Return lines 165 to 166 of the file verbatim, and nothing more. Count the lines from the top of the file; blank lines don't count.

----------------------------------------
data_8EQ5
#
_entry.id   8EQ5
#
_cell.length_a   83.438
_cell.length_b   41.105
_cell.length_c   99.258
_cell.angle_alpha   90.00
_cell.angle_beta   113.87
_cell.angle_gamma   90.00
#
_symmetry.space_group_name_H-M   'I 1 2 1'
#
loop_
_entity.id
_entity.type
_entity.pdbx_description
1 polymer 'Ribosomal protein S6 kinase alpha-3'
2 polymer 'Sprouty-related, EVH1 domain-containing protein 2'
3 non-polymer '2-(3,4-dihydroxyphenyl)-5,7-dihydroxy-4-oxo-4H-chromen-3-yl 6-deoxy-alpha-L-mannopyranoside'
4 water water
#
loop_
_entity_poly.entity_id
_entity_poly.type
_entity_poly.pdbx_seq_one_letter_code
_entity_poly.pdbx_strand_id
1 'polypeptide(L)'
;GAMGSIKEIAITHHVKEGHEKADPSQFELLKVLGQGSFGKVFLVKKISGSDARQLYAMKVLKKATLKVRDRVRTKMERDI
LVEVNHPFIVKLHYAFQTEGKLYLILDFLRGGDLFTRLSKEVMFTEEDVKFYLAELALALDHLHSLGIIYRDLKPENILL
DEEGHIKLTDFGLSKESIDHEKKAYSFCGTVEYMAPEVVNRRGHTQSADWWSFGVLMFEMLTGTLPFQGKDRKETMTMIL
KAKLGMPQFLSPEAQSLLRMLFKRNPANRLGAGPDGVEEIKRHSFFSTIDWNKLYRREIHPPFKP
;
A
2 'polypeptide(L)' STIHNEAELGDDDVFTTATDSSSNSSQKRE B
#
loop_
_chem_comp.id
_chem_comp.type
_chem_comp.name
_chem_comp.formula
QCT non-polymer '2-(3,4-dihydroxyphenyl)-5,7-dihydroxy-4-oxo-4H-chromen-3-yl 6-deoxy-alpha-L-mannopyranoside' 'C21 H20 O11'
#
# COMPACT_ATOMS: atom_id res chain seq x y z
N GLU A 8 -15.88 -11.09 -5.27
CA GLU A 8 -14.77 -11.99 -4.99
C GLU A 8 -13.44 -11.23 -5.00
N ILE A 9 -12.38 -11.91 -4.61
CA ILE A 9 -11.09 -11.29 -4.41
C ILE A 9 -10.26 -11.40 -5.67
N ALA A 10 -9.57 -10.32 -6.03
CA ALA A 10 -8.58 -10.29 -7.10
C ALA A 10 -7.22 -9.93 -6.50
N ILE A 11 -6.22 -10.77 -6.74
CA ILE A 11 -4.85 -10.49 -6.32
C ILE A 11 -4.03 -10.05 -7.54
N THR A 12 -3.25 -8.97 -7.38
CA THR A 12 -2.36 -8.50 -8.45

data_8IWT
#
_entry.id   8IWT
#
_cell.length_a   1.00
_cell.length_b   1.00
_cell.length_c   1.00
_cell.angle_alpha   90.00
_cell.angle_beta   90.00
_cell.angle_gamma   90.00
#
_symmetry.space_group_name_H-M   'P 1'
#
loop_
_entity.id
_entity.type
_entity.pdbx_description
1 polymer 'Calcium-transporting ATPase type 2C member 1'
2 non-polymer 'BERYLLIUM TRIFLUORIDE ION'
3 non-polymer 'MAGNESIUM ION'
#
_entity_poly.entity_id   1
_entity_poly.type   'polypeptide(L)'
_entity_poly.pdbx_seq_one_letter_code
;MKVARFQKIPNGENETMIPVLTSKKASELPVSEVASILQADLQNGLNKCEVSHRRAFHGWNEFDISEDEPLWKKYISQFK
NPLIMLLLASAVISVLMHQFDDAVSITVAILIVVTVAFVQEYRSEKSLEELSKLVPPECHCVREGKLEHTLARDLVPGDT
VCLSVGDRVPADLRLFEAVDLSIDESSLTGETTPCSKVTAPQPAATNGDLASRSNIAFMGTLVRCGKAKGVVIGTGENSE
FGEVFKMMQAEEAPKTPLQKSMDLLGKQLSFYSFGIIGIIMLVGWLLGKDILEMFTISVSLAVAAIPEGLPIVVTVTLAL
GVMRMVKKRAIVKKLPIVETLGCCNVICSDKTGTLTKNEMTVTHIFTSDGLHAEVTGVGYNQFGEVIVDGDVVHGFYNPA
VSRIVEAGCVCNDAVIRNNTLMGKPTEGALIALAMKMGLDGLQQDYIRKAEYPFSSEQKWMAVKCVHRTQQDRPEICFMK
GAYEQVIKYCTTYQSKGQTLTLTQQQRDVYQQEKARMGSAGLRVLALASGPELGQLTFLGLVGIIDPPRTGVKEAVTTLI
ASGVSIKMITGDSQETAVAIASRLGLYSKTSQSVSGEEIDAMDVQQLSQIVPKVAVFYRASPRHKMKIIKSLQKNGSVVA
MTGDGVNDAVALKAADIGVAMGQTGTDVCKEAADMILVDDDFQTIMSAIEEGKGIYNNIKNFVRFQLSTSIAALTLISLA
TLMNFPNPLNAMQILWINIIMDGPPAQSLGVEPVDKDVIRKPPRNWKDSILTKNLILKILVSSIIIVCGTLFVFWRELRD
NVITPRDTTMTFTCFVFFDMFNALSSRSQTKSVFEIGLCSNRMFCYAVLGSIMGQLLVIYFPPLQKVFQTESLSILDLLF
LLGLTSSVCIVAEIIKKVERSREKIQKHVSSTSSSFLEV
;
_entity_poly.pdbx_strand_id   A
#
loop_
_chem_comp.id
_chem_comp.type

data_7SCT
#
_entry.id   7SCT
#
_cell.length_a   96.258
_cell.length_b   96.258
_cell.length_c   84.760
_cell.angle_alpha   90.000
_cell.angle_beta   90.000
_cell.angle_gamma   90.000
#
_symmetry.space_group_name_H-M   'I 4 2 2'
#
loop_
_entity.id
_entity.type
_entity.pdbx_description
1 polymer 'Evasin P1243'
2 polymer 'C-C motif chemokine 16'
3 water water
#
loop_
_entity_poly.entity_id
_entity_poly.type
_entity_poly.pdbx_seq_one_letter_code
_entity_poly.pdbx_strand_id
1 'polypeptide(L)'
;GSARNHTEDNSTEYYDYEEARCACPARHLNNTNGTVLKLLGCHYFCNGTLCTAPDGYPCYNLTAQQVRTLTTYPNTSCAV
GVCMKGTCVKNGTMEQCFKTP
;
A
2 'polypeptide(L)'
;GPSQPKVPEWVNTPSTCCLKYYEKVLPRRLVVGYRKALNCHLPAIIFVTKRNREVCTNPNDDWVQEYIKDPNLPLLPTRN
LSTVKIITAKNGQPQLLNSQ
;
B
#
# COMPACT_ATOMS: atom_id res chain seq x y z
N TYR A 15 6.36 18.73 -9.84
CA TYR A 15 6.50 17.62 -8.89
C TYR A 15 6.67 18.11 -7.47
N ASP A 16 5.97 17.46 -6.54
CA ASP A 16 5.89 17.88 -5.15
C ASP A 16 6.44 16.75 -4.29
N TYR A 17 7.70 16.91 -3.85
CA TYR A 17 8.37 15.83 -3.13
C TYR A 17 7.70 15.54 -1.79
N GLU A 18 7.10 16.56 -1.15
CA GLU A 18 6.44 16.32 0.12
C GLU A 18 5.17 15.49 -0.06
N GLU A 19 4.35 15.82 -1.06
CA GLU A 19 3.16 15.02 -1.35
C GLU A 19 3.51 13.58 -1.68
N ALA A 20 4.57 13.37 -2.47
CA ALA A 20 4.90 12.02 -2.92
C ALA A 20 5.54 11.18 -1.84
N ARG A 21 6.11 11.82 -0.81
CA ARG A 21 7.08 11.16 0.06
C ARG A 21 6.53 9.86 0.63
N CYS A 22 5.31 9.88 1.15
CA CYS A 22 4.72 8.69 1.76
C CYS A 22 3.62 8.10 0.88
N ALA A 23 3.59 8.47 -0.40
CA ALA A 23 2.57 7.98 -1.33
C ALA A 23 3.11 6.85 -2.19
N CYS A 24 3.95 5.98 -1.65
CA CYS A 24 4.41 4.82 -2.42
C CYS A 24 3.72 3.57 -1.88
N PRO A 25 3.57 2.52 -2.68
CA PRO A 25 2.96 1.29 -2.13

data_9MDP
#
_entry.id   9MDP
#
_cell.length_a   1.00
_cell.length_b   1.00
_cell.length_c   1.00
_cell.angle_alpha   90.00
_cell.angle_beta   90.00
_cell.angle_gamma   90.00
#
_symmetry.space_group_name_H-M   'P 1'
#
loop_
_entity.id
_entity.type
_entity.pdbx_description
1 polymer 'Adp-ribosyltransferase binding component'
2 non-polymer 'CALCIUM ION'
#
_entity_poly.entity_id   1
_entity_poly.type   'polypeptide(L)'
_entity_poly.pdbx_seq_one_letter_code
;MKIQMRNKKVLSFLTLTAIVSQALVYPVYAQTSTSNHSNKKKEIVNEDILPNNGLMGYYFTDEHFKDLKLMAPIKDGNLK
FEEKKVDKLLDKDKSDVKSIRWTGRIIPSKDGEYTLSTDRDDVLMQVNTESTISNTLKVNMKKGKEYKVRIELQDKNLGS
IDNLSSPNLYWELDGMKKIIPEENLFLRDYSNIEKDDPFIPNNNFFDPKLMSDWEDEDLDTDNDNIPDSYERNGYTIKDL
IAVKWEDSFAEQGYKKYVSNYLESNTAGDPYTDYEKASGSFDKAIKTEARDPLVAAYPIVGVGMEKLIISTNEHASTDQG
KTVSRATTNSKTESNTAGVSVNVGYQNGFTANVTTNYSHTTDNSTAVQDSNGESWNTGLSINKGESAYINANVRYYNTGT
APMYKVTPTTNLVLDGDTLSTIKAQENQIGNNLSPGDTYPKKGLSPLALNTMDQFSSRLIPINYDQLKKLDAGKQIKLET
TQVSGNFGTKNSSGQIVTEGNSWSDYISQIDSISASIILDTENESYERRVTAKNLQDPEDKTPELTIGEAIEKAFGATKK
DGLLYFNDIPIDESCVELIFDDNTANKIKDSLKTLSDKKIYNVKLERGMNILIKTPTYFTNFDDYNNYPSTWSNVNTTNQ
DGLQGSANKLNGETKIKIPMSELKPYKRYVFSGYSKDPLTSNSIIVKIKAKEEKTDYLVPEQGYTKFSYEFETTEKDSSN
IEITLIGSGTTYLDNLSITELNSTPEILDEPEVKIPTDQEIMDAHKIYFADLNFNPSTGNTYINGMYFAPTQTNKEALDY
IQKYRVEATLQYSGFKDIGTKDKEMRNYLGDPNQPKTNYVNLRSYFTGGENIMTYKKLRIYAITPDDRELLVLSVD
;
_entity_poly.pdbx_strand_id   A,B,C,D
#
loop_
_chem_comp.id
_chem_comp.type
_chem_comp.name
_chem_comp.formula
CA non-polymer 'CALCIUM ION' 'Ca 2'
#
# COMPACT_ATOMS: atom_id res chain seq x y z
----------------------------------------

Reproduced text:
C ALA A 23 3.11 6.85 -2.19
N CYS A 24 3.95 5.98 -1.65